Native Americans of the South Outer Banks

Native American tribes living on the Atlantic coast, being the first peoples to come in contact with European explorers, were hit hardest by the introduction of foreign diseases and wars with the colonists. Many eastern North Carolina tribes were completely destroyed and survivors, if there were any, integrated into other tribes or nearby white and black communities.

This rapid loss of life and culture and the limited number of records mean that the lives of many of these people remain cloaked in mystery.

 
The manner of their fishing by John White

John White, digital image courtesy of the British Museum

The Meeting of Three Cultures
And Who Were the Coree?

Carteret and Craven Counties in coastal North Carolina represent a meeting of the three cultures of the North Carolina coast: the Cashie Tradition of tribes belonging to the Iroquois language family; the Colington Tradition of tribes belonging to the Algonquain language family; and the Oak Island / White Oak Tradition of tribes belonging to the Sioux or, perhaps in some locations, Algonquian language families.

For this reason and because no part of their language was recorded, experts have not been able to determine with certainty the culture and language family of the Coree, who were living near Cape Lookout at the time of European contact. The Coree were closely tied with both the Machapunga, an Algonquain-speaking tribe located near Lake Mattamuskeet, and the Tuscarora, a large Iroquoian tribe located to the northwest. The Coree fought alongside both tribes: in the Tuscarora War and in small raids with the Machapunga.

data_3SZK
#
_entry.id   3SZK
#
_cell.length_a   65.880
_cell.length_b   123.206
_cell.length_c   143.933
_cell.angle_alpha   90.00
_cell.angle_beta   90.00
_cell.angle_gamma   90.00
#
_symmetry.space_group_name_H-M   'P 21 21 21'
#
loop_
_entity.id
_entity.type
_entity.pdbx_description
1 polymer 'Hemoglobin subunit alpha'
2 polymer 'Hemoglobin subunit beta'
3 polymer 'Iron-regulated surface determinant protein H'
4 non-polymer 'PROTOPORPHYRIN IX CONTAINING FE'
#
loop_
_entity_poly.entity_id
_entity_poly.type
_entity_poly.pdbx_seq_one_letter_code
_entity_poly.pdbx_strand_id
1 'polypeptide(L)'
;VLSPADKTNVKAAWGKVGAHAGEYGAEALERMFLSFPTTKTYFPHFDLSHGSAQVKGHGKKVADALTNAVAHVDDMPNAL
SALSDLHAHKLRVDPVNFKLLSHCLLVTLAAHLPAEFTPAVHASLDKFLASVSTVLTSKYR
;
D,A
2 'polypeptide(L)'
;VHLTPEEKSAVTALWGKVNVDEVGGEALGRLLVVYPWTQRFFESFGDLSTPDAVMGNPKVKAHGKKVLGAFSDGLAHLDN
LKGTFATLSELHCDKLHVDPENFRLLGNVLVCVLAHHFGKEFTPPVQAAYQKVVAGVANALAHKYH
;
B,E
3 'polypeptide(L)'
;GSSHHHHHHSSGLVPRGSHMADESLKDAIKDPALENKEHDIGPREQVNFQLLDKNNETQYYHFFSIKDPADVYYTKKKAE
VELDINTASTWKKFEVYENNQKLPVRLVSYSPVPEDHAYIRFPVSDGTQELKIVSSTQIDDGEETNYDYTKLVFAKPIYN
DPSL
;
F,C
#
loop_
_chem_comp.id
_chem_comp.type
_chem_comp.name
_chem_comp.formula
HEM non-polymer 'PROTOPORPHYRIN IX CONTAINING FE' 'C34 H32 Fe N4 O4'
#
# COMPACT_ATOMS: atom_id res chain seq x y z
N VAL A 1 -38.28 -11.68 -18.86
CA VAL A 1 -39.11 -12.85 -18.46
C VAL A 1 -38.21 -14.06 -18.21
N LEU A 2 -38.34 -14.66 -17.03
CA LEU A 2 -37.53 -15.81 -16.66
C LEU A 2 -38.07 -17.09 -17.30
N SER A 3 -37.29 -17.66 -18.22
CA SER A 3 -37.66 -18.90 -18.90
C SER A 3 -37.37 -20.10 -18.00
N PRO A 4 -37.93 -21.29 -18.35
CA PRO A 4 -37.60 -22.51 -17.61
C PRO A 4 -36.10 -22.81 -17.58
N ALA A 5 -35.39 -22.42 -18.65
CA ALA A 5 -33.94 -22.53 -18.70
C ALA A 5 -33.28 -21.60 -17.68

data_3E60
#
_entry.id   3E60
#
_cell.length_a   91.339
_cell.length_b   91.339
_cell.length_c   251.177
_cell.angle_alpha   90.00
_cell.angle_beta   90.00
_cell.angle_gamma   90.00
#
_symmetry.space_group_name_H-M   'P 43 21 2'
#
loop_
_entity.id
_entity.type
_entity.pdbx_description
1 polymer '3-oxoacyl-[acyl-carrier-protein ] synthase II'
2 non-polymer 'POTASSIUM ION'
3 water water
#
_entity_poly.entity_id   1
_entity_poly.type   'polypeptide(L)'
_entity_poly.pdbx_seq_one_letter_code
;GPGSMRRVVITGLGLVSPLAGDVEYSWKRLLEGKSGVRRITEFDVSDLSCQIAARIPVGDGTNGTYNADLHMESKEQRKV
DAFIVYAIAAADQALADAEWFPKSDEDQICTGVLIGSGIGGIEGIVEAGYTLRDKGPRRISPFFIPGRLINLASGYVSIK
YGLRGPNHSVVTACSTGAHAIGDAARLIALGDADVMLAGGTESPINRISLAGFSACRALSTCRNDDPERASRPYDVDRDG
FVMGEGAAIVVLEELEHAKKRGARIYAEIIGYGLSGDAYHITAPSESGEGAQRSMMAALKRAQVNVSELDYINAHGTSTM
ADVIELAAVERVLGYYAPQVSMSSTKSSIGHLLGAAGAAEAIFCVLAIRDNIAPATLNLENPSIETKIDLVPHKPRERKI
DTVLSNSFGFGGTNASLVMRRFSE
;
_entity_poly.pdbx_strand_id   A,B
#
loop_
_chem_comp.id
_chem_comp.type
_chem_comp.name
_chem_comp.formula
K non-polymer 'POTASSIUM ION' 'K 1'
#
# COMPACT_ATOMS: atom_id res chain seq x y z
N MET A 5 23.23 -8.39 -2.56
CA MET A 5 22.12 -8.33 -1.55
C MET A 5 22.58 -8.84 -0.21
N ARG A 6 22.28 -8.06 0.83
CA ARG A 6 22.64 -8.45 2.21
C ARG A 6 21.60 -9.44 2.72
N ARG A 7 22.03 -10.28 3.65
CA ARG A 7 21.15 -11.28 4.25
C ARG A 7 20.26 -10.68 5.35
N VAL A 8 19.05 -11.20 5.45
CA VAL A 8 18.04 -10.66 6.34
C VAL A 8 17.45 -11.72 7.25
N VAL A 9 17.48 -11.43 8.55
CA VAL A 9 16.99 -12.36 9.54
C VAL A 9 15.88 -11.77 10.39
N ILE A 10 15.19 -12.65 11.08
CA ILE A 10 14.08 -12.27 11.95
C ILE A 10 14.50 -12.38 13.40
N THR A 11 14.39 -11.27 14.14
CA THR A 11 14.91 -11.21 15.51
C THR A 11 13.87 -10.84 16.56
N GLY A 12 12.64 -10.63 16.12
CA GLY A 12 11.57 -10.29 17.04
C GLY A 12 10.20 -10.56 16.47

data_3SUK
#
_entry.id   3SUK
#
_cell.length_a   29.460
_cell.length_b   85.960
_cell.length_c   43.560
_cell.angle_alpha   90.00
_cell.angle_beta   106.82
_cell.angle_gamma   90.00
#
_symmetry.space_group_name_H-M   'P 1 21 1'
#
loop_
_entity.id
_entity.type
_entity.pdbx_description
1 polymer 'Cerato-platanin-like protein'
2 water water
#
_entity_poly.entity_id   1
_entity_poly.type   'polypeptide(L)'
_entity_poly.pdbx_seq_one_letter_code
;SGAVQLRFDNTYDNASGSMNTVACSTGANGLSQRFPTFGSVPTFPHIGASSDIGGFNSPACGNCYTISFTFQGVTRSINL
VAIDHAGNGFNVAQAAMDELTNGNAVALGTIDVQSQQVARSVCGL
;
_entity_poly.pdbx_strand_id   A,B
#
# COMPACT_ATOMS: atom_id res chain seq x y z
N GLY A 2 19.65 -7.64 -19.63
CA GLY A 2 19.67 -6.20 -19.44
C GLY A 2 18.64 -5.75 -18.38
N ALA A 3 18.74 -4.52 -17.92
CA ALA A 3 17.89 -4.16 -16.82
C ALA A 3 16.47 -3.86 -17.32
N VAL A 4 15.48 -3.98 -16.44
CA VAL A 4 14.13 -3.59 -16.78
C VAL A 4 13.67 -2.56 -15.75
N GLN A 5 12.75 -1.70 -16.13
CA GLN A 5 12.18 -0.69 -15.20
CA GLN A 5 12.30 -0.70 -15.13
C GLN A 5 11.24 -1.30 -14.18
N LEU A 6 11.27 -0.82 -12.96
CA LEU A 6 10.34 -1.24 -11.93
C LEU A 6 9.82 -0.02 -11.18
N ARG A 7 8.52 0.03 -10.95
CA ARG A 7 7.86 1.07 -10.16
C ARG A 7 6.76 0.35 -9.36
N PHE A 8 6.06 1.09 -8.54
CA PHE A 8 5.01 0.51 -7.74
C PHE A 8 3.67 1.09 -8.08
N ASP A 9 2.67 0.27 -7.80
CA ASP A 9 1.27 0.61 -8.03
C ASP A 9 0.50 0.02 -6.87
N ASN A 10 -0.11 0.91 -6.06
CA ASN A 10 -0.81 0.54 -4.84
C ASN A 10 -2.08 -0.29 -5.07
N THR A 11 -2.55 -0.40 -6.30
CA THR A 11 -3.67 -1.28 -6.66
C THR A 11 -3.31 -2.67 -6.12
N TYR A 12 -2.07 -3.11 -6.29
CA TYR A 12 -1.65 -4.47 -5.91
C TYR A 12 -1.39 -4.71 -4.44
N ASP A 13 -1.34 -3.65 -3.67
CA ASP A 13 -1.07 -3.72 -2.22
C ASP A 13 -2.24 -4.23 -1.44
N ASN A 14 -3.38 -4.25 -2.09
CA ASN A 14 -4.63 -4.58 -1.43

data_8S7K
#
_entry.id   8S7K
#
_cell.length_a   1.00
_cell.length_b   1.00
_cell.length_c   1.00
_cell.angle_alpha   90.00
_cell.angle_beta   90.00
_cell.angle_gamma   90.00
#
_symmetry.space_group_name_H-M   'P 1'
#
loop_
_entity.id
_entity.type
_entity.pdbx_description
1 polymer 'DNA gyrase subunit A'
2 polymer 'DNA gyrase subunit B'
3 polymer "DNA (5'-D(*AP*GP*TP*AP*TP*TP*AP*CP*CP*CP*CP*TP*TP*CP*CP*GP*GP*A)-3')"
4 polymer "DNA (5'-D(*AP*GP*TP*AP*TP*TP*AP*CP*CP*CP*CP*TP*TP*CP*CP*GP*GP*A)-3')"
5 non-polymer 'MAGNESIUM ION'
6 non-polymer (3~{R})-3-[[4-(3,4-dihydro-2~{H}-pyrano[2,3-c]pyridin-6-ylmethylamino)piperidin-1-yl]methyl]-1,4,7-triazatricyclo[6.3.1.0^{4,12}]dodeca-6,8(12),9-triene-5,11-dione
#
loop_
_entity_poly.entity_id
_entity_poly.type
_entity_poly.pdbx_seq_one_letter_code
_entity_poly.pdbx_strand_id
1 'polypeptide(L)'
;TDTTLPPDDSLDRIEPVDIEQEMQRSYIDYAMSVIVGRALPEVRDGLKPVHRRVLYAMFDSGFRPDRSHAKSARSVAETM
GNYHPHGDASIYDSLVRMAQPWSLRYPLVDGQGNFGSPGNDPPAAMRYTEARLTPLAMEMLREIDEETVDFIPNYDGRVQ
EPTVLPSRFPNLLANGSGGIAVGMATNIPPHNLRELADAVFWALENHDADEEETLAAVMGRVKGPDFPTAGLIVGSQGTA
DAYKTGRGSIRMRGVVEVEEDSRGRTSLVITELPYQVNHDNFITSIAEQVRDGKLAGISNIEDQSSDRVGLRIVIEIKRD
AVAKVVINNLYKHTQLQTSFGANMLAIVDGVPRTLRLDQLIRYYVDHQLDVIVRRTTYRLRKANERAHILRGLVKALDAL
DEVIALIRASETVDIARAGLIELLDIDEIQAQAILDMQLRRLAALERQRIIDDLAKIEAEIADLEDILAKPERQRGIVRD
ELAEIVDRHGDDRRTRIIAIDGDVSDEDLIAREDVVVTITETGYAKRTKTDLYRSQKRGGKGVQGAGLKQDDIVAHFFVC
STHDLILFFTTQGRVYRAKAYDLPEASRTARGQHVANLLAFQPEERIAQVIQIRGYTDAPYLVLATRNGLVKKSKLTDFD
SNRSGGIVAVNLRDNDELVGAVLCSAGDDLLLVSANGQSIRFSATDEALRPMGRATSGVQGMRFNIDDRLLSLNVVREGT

The connection between the Coree and the Tuscarora is so close that some have speculated that the Coree might have been part of the Tuscarora before moving eastward and becoming a separate tribe (or becoming a less closely tied sub-tribe of the Tuscarora Confederacy). On the other hand, explorer John Lawson notes that the Tuscarora tribe was so large that someone in every town of every nearby tribe knew their language. The Algonquain and Iraquoian tribes of coastal North Carolina regularly traded with each other as well, which could easily explain the Coree tribe's ties to either of these neighbors.

Another example of this uncertainty comes from the Piggot Ossuary, a Colington (Algonquain) site located north of Harkers Island. This area likely belonged to the Coree (Coranine) in 1709 when Lawson wrote his manuscript placing the tribe at Cape Lookout, but the site predates Lawson (1420-1640). Archaeologists excavating the Piggot site in the 1970s suggested that it may have belonged to the Neusiok tribe, although others have suggested that the Neusiok were Iroquoian not Algonquian. And, in 1709, Lawson places the Neusoik further north.

Did the Coree move into the area around Cape Lookout and Core Banks after an Algonquain tribe left? Or, does this site support the hypothesis that the Coree were Algonquain speakers? We may never know.

Why is the language family and cultural tradition of the Coree so important? It would give us a much better view into the daily lives of these people based on the cultural practices of similar tribes.

 
Secotan (Algonkain) Woman and Child